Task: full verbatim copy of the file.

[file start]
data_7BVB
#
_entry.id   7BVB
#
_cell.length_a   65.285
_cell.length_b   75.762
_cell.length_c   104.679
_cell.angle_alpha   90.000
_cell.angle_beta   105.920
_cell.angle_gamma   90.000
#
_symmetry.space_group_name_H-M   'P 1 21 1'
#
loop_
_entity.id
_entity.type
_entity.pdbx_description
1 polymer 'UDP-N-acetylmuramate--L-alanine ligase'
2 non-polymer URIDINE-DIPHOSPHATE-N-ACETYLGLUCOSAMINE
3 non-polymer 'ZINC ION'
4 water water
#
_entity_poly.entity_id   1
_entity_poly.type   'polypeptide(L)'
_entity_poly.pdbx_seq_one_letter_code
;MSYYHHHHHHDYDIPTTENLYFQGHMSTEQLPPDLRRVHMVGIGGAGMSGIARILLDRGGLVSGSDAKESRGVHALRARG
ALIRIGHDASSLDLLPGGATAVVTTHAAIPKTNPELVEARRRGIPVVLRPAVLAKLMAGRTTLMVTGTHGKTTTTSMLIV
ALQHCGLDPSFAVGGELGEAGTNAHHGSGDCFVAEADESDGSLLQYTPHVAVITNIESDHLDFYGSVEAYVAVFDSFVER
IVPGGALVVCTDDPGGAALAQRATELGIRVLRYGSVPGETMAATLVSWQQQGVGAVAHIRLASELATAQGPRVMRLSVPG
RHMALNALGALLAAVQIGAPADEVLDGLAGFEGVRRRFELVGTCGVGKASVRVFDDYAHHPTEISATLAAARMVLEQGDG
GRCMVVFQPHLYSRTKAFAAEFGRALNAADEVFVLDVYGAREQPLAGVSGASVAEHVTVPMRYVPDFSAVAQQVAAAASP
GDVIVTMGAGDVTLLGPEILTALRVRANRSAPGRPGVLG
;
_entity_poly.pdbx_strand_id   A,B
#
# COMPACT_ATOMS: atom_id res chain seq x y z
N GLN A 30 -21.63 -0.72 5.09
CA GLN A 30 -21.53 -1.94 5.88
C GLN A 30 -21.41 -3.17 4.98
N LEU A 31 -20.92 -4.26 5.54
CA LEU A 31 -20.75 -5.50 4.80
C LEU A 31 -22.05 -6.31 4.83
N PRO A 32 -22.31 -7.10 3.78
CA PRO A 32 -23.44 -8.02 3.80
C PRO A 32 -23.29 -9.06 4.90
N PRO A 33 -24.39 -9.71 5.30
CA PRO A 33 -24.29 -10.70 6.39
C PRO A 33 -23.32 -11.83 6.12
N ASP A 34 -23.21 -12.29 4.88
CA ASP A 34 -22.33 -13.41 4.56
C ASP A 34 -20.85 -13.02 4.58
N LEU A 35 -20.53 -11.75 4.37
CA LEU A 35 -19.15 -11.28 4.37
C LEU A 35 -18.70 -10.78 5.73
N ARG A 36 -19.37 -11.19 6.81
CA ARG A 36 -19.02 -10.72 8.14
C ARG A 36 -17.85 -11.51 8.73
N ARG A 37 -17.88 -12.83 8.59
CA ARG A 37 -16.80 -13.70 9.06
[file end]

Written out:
data_7BVB
#
_entry.id   7BVB
#
_cell.length_a   65.285
_cell.length_b   75.762
_cell.length_c   104.679
_cell.angle_alpha   90.000
_cell.angle_beta   105.920
_cell.angle_gamma   90.000
#
_symmetry.space_group_name_H-M   'P 1 21 1'
#
loop_
_entity.id
_entity.type
_entity.pdbx_description
1 polymer 'UDP-N-acetylmuramate--L-alanine ligase'
2 non-polymer URIDINE-DIPHOSPHATE-N-ACETYLGLUCOSAMINE
3 non-polymer 'ZINC ION'
4 water water
#
_entity_poly.entity_id   1
_entity_poly.type   'polypeptide(L)'
_entity_poly.pdbx_seq_one_letter_code
;MSYYHHHHHHDYDIPTTENLYFQGHMSTEQLPPDLRRVHMVGIGGAGMSGIARILLDRGGLVSGSDAKESRGVHALRARG
ALIRIGHDASSLDLLPGGATAVVTTHAAIPKTNPELVEARRRGIPVVLRPAVLAKLMAGRTTLMVTGTHGKTTTTSMLIV
ALQHCGLDPSFAVGGELGEAGTNAHHGSGDCFVAEADESDGSLLQYTPHVAVITNIESDHLDFYGSVEAYVAVFDSFVER
IVPGGALVVCTDDPGGAALAQRATELGIRVLRYGSVPGETMAATLVSWQQQGVGAVAHIRLASELATAQGPRVMRLSVPG
RHMALNALGALLAAVQIGAPADEVLDGLAGFEGVRRRFELVGTCGVGKASVRVFDDYAHHPTEISATLAAARMVLEQGDG
GRCMVVFQPHLYSRTKAFAAEFGRALNAADEVFVLDVYGAREQPLAGVSGASVAEHVTVPMRYVPDFSAVAQQVAAAASP
GDVIVTMGAGDVTLLGPEILTALRVRANRSAPGRPGVLG
;
_entity_poly.pdbx_strand_id   A,B
#
# COMPACT_ATOMS: atom_id res chain seq x y z
N GLN A 30 -21.63 -0.72 5.09
CA GLN A 30 -21.53 -1.94 5.88
C GLN A 30 -21.41 -3.17 4.98
N LEU A 31 -20.92 -4.26 5.54
CA LEU A 31 -20.75 -5.50 4.80
C LEU A 31 -22.05 -6.31 4.83
N PRO A 32 -22.31 -7.10 3.78
CA PRO A 32 -23.44 -8.02 3.80
C PRO A 32 -23.29 -9.06 4.90
N PRO A 33 -24.39 -9.71 5.30
CA PRO A 33 -24.29 -10.70 6.39
C PRO A 33 -23.32 -11.83 6.12
N ASP A 34 -23.21 -12.29 4.88
CA ASP A 34 -22.33 -13.41 4.56
C ASP A 34 -20.85 -13.02 4.58
N LEU A 35 -20.53 -11.75 4.37
CA LEU A 35 -19.15 -11.28 4.37
C LEU A 35 -18.70 -10.78 5.73
N ARG A 36 -19.37 -11.19 6.81
CA ARG A 36 -19.02 -10.72 8.14
C ARG A 36 -17.85 -11.51 8.73
N ARG A 37 -17.88 -12.83 8.59
CA ARG A 37 -16.80 -13.70 9.06